Socialist, savior or short-term irrelevant?

By DAVID MOON, Moon Capital Management, LLC
August 30, 2009


In the past six months, we have heard plenty of criticism about the negative impact of President Obama’s economic policies. One popular argument is that the President promised that if his stimulus package was passed, unemployment wouldn’t rise above eight percent. We are now at 9.5 percent and a report quietly released during the president’s vacation this past week forecasts unemployment to reach ten percent this year.

It is becoming increasing popular, especially among the growing number of the president’s critics, to blame this increased unemployment on a failure of the Obama stimulus package.

It is misplaced criticism.

It is just as silly to blame this recession – either its existence or persistence – on evil, greedy capitalists or some grand Dick Cheney scheme to benefit his pals at Halliburton.

The causes for this recession are relatively simple, but very multi-faceted. There is no single culprit.

If forced to choose a primary explanation, however, it is the cyclical nature of the economy. Like baby poop, recessions happen.

Although the federal government – especially the executive branch – has been very busy with its economic and other domestic agenda items since January, very few of those policies have yet had any impact on the economy.

The economy is like an offensive lineman or one of those massive crawler transporters NASA uses to haul the Space Shuttle out to the launch pad. It generally goes in one direction, can make slow, cumbersome turns, but requires a great deal of time and energy to do so.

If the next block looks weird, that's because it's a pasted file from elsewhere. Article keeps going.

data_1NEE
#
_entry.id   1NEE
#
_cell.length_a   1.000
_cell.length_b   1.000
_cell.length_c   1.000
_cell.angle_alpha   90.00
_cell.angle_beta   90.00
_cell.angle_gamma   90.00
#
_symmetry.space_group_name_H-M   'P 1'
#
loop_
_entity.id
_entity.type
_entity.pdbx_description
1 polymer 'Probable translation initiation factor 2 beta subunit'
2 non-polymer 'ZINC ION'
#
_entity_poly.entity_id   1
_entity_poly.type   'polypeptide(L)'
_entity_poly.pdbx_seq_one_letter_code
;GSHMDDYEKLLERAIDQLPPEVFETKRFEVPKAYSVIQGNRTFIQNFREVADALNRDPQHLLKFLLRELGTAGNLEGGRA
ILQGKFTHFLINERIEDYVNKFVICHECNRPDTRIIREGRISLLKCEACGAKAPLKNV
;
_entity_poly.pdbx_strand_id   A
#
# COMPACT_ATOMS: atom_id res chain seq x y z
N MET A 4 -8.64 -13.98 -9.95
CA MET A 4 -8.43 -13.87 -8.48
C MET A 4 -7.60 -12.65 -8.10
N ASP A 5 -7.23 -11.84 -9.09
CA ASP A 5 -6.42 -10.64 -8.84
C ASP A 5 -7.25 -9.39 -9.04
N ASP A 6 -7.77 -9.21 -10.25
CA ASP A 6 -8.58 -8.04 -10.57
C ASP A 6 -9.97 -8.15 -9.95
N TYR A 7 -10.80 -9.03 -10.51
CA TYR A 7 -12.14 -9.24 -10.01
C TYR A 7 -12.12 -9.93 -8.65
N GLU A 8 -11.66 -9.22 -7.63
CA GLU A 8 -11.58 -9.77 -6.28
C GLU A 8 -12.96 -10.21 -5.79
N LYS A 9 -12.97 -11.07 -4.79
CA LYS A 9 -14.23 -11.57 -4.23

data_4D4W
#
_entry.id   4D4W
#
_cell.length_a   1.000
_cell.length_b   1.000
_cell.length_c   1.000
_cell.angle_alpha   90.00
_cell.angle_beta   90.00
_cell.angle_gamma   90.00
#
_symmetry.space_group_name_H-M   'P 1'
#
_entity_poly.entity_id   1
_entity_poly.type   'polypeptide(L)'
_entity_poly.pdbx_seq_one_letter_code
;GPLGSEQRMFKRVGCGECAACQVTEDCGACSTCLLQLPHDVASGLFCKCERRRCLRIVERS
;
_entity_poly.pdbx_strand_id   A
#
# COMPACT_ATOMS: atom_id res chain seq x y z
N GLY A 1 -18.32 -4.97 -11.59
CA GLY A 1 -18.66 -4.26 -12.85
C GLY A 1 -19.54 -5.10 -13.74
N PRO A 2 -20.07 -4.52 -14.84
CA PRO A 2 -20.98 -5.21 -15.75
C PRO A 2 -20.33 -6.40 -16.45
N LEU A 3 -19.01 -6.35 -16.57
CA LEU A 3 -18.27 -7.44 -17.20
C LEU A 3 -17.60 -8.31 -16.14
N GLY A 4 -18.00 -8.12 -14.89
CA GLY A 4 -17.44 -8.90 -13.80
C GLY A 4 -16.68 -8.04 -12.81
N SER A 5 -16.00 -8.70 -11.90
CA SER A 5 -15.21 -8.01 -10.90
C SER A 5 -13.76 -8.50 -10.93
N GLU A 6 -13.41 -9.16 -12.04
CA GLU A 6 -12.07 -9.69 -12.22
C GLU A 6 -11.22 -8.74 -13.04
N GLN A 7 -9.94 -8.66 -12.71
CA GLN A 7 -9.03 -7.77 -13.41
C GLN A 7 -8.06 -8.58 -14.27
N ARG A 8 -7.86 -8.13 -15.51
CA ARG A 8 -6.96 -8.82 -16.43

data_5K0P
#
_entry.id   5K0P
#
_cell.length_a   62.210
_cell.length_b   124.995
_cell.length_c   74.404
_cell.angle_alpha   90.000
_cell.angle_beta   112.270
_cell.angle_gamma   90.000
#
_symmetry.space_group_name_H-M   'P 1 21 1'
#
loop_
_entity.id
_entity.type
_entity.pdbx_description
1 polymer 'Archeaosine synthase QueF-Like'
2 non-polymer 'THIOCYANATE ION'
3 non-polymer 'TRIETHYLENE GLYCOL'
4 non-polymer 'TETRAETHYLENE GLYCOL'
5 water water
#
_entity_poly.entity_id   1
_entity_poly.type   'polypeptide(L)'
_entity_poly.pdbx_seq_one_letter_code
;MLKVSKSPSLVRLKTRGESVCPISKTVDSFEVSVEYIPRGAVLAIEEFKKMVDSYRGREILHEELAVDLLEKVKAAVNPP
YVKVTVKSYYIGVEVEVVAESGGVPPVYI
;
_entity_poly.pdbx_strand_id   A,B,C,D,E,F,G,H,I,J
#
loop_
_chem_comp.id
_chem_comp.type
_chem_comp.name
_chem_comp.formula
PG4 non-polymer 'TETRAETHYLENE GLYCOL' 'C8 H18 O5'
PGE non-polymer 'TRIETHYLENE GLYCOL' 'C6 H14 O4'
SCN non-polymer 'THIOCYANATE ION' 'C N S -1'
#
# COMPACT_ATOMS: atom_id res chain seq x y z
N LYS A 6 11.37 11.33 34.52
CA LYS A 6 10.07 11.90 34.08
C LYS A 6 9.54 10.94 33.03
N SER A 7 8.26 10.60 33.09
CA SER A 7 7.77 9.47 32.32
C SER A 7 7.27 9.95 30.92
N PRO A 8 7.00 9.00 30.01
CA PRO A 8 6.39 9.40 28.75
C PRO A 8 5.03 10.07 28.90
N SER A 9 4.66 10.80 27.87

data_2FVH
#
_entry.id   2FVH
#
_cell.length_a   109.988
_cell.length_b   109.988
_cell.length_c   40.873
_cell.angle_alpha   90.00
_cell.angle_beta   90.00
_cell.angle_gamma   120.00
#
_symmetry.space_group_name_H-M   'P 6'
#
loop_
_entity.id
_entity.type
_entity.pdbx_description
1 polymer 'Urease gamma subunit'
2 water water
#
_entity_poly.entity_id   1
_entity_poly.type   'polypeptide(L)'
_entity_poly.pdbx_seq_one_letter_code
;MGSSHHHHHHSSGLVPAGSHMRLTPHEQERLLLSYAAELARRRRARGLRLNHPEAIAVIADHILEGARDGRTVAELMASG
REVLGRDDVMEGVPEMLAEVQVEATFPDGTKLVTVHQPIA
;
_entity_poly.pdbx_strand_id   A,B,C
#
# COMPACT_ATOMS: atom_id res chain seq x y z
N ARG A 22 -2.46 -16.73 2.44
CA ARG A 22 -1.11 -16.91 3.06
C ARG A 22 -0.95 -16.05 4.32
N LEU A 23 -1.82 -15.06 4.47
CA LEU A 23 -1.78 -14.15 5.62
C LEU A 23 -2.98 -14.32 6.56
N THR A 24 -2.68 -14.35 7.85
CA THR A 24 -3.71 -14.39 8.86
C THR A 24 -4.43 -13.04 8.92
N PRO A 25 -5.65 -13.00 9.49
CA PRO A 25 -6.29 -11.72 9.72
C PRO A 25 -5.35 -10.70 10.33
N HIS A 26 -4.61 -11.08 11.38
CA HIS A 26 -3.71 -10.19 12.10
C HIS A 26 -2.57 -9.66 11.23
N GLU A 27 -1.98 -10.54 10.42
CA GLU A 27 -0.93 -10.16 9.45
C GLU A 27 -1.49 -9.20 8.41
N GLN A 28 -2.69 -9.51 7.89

That doesn’t mean that I’m a fan of many of the federal government’s recent economic policies. For personal philosophical reasons, I am not. The federal government acquiring General Motors was a mistake – for many reasons. It was similarly a mistake to force the “sale” of Chrysler to Fiat. (The Italian auto company didn’t actually put any money into the deal.)

Cash for Clunkers was a PR success, but it encouraged people to borrow more money – which will only serve to exacerbate and prolong the current or some future recession.

Good people honestly disagree about whether or not a single-payer medical insurance system is great social policy, but it is absolutely horrible economic policy.

By themselves, these moves irritate me, but aren’t likely to have a lasting effect on the economy.

Politicians rarely have a real and lasting effect on the economy – and when they do that impact is typically not felt until years after their legislation is enacted. John Kennedy’s and Ronald Reagan’s tax cuts are examples.

The lasting economic effects of Franklin Roosevelt’s social programs are undeniable.

But despite the philosophical differences people might have with many of the moves this administration is pursuing, these are not the most troublesome longer-term threats for our economy and the investment climate.

The most dangerous hazards are the result of an economic pendulum swinging in one direction for the last quarter-century – and the very predictable eventual swinging of that pendulum in the opposite direction.


David Moon is president of Moon Capital Management, a Knoxville-based investment management firm. This article originally appeared in the News Sentinel (Knoxville, TN).

Add me to your commentary distribution list.

MCM website